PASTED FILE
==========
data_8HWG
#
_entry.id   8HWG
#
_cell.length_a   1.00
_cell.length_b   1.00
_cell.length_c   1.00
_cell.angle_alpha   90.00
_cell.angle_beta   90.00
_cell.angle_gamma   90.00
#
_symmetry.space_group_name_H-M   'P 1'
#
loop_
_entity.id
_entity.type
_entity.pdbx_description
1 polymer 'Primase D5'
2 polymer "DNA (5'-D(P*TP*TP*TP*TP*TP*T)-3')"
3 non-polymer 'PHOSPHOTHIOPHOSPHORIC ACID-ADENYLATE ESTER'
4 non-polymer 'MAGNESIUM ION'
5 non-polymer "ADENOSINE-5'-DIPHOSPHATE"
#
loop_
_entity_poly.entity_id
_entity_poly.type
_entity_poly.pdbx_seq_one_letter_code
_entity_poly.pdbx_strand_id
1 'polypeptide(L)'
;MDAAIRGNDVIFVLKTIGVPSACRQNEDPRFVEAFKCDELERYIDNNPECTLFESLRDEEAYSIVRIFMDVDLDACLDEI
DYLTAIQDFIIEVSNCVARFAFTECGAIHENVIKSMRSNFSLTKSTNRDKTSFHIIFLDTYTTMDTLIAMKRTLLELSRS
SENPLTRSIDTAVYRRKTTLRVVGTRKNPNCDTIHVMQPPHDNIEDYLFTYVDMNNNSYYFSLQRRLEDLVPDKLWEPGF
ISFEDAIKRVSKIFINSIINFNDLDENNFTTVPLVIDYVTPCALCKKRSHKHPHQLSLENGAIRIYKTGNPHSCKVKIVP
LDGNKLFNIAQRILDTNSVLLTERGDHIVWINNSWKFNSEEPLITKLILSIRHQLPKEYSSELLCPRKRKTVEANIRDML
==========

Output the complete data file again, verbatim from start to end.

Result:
data_8HWG
#
_entry.id   8HWG
#
_cell.length_a   1.00
_cell.length_b   1.00
_cell.length_c   1.00
_cell.angle_alpha   90.00
_cell.angle_beta   90.00
_cell.angle_gamma   90.00
#
_symmetry.space_group_name_H-M   'P 1'
#
loop_
_entity.id
_entity.type
_entity.pdbx_description
1 polymer 'Primase D5'
2 polymer "DNA (5'-D(P*TP*TP*TP*TP*TP*T)-3')"
3 non-polymer 'PHOSPHOTHIOPHOSPHORIC ACID-ADENYLATE ESTER'
4 non-polymer 'MAGNESIUM ION'
5 non-polymer "ADENOSINE-5'-DIPHOSPHATE"
#
loop_
_entity_poly.entity_id
_entity_poly.type
_entity_poly.pdbx_seq_one_letter_code
_entity_poly.pdbx_strand_id
1 'polypeptide(L)'
;MDAAIRGNDVIFVLKTIGVPSACRQNEDPRFVEAFKCDELERYIDNNPECTLFESLRDEEAYSIVRIFMDVDLDACLDEI
DYLTAIQDFIIEVSNCVARFAFTECGAIHENVIKSMRSNFSLTKSTNRDKTSFHIIFLDTYTTMDTLIAMKRTLLELSRS
SENPLTRSIDTAVYRRKTTLRVVGTRKNPNCDTIHVMQPPHDNIEDYLFTYVDMNNNSYYFSLQRRLEDLVPDKLWEPGF
ISFEDAIKRVSKIFINSIINFNDLDENNFTTVPLVIDYVTPCALCKKRSHKHPHQLSLENGAIRIYKTGNPHSCKVKIVP
LDGNKLFNIAQRILDTNSVLLTERGDHIVWINNSWKFNSEEPLITKLILSIRHQLPKEYSSELLCPRKRKTVEANIRDML